What's your market look like?

7 Replies

As the summer winds down and we look for strategies going into next year, I thought I'd post some local anecdotes that will inform our investing for next year. From a macro standpoint, it looks like interest rates are going to rise slowly and the economy may continue to improve even if the stock market makes a correction. Here are some thoughts on our markets:

Washington, D.C.:

I posted a couple weeks back about Washington, D.C. issues with commercial office buildings. The article from the Washington Post had a lot of statistics. Anecdotally, I don't see much absorption of those large vacant buildings in Northern Virginia near Dulles Airport, Crystal City, Alexandria, and Springfield, VA. A lot of government leases are coming to a close over the next 3 years. Some floors in Crystal City I tour currently leased to the government are almost completely vacant, and the government will not be releasing many. I'm still not sure when the office market will turn around. At some point, someone will make a lot of money buying vacant office buildings, but I don't think it's anytime soon.

Minneapolis/St. Paul, MN:

The suburbs of the Twin Cities are seeing a good pick up in tenant demand, and I’m amazed that demand has remained robust late into summer. For the past 6 years around this time, it has been fairly quiet until the next spring. We’re seeing demand for everything from retail clothing to office to restaurants. Lease rates are still about where they have been for the last 5 years, but vacancies are falling. Increasing rents may only be a season away…

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Originally posted by @Greg V. :

As the summer winds down and we look for strategies going into next year, I thought I'd post some local anecdotes that will inform our investing for next year. From a macro standpoint, it looks like interest rates are going to rise slowly and the economy may continue to improve even if the stock market makes a correction. Here are some thoughts on our markets:

Washington, D.C.:

I posted a couple weeks back about Washington, D.C. issues with commercial office buildings. The article from the Washington Post had a lot of statistics. Anecdotally, I don't see much absorption of those large vacant buildings in Northern Virginia near Dulles Airport, Crystal City, Alexandria, and Springfield, VA. A lot of government leases are coming to a close over the next 3 years. Some floors in Crystal City I tour currently leased to the government are almost completely vacant, and the government will not be releasing many. I'm still not sure when the office market will turn around. At some point, someone will make a lot of money buying vacant office buildings, but I don't think it's anytime soon.


 Washington, DC as in District of Columbia, as opposed to the Washington DC metro area (incl. NoVa) ,is doing quite well.  Well at least west of the river (Anacostia River).

@Greg V. I have noticed empty office buildings all over. My office is in McLean, every ther building in McLean remains vacant. I am in residential RE, what do you think is causing a downturn in DC area commercial?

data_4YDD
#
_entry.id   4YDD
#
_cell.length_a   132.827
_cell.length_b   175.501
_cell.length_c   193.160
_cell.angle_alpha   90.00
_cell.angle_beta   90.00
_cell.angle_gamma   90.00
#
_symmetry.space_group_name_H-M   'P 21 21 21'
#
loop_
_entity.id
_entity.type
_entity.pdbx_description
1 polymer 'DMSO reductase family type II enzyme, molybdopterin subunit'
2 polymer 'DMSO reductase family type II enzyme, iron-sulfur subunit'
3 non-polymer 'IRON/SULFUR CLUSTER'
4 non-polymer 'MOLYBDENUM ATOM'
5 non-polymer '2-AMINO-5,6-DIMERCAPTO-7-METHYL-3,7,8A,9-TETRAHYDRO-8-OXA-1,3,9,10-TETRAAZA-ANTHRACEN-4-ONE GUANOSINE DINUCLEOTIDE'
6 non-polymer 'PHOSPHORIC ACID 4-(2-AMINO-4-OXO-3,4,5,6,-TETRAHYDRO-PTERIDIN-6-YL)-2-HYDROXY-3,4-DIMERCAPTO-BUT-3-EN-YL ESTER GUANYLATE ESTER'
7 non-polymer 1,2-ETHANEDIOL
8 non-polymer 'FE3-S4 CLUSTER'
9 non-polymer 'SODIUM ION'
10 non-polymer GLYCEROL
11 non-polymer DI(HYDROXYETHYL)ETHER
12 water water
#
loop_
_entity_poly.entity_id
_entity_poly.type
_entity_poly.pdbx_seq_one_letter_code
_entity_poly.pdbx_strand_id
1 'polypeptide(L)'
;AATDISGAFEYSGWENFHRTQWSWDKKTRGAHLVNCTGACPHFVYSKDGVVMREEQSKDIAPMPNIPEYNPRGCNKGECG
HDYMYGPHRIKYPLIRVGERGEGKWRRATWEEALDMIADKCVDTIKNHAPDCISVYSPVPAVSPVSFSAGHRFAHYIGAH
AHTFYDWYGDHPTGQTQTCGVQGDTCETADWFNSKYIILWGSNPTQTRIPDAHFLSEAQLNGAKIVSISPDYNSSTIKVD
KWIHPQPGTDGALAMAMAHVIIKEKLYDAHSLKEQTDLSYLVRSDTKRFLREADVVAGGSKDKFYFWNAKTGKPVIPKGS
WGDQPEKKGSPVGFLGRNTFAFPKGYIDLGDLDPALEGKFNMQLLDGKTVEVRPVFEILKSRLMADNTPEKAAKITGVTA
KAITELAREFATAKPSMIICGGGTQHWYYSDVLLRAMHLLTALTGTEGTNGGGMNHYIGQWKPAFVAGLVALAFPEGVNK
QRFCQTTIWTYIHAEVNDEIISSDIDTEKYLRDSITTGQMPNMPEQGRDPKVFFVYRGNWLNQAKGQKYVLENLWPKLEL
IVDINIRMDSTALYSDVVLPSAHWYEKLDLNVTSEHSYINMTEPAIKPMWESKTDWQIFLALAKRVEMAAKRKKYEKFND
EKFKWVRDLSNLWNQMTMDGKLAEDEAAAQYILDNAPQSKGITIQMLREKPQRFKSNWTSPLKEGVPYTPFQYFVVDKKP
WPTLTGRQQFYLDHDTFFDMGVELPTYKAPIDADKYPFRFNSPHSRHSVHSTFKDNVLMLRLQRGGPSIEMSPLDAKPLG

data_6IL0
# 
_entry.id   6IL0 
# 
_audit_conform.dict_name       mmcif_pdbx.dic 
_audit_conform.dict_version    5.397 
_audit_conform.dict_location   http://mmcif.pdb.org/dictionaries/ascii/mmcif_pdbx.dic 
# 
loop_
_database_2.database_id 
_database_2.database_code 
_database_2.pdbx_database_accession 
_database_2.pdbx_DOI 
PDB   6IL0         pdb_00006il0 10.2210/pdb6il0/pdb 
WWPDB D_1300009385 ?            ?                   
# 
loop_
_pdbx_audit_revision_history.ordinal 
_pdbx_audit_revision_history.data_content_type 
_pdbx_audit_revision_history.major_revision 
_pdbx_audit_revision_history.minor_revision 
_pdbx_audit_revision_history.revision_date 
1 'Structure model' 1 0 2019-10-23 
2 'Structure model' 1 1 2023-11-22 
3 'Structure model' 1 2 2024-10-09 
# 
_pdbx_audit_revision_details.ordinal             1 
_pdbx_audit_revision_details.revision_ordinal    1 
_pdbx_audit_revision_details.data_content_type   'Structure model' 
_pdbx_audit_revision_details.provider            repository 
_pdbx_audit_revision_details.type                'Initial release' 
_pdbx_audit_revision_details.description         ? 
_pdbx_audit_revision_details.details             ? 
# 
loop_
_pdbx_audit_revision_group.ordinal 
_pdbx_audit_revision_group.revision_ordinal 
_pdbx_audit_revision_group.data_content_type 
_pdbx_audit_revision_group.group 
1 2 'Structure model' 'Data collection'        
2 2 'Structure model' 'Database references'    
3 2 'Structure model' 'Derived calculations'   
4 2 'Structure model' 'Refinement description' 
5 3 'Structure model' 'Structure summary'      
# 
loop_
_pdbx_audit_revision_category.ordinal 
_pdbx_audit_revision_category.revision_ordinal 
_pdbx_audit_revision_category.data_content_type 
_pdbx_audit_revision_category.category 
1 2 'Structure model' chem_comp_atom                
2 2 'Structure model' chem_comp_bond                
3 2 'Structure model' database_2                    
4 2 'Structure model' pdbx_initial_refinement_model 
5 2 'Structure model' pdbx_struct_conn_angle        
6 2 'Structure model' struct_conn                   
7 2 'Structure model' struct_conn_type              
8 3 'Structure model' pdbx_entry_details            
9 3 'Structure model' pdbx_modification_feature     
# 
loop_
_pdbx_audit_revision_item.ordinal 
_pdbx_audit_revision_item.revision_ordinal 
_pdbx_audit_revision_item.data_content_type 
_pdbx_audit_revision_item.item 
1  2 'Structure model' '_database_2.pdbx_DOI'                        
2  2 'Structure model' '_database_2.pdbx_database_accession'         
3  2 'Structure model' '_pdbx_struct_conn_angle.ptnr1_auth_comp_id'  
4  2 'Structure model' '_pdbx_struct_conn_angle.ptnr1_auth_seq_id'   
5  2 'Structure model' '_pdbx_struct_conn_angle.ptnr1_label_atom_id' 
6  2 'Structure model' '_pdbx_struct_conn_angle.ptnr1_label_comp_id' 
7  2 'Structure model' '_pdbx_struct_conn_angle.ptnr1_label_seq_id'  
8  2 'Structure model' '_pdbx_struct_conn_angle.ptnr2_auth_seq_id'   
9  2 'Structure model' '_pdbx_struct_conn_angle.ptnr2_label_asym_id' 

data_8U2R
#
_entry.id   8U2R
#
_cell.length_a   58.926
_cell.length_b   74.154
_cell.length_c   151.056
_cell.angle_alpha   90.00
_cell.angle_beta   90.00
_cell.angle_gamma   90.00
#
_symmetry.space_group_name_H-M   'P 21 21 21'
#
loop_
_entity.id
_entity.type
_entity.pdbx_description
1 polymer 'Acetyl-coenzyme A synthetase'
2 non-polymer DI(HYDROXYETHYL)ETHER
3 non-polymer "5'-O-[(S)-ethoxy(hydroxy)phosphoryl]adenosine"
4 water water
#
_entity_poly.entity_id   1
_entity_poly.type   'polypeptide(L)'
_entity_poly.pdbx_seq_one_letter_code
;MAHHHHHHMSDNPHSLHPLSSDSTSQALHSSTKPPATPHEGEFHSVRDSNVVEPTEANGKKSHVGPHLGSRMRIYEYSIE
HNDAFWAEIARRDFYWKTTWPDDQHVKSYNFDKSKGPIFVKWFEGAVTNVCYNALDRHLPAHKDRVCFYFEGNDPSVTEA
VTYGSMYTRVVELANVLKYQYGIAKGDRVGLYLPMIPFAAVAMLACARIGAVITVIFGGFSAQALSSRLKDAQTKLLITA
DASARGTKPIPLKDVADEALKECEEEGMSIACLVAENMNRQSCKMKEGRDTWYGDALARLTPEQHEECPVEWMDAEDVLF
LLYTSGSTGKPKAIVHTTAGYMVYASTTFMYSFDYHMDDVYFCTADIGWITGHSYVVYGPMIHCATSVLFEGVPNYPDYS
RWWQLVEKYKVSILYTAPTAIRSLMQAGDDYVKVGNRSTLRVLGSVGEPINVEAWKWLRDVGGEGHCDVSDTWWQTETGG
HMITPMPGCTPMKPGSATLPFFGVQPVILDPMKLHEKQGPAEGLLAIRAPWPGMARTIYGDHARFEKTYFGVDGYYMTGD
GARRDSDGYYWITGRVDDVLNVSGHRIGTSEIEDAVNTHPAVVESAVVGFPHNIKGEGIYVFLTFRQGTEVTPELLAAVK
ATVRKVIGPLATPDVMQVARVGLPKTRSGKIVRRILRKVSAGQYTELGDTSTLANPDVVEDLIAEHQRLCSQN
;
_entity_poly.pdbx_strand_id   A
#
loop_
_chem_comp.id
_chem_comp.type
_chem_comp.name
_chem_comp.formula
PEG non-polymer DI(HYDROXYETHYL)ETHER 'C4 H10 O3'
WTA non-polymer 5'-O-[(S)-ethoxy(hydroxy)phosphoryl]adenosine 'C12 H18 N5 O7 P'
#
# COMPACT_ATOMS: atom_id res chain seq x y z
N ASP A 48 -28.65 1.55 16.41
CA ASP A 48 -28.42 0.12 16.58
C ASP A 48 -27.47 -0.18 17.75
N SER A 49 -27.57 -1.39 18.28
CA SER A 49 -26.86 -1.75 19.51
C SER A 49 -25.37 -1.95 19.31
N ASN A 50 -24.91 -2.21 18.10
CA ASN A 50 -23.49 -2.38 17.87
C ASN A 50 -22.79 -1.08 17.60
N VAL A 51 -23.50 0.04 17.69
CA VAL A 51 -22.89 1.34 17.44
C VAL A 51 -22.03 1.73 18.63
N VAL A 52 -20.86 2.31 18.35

M Marie Maxwell you're exactly right. In DC proper, the market is very robust. A lot of interest for in redevelopment in your area, the soon to be former FBI headquarters, the DC harbor, and others. Tourism is up and DC is now viewed as a "cool" city according to the Post. They're doing a great job creating multi-family units in the city. 10 years ago when I went downtown it was like a ghost town on the weekends. Now there's new restaurants and bars everywhere.

Midwest Farmland Prices:

The farmland price appreciation is about to turn the other way, and looks like the first area of real estate to turn down. Recent data has shown that nationwide farmland price appreciation is in the single digits in some areas and down slightly in others. Farm debts have increased significantly since last year. While many “experts” will state that farm debt on land is much lower than in the 1970’s during the last significant downturn, they fail to realize that equipment debt has soared. As long as the dollar continues to appreciate, the Chinese (and much of the world) economy softens, farmers may be seeing corn in the $3’s and beans in the $9’s. Weather is always a wild card so make sure to watch both North and South America’s forecasts. Looking to history for a guide, we expect a 30-40% drop in farmland price within the next 3-5 years. 

Carson Sweezy it's really interesting isn't it? For people not familiar with the DC area, these vacant building we're talking about are A properties in well off neighborhoods. They've been vacant for about 5 years since they were built. Many of the buildings were going to be owner occupied government contractors and from what I can tell are just going to ride out the cycle. Contracting dollars have really decreased with the government insourcing a lot of work and anecdotally I've heard of many contractors submitting offers below cost just to keep the business. I'm sure we've hit bottom unless we get sequestration.
I think in about 5 years we'll have some pretty great deals in these areas once the owners have given out hope of filling them.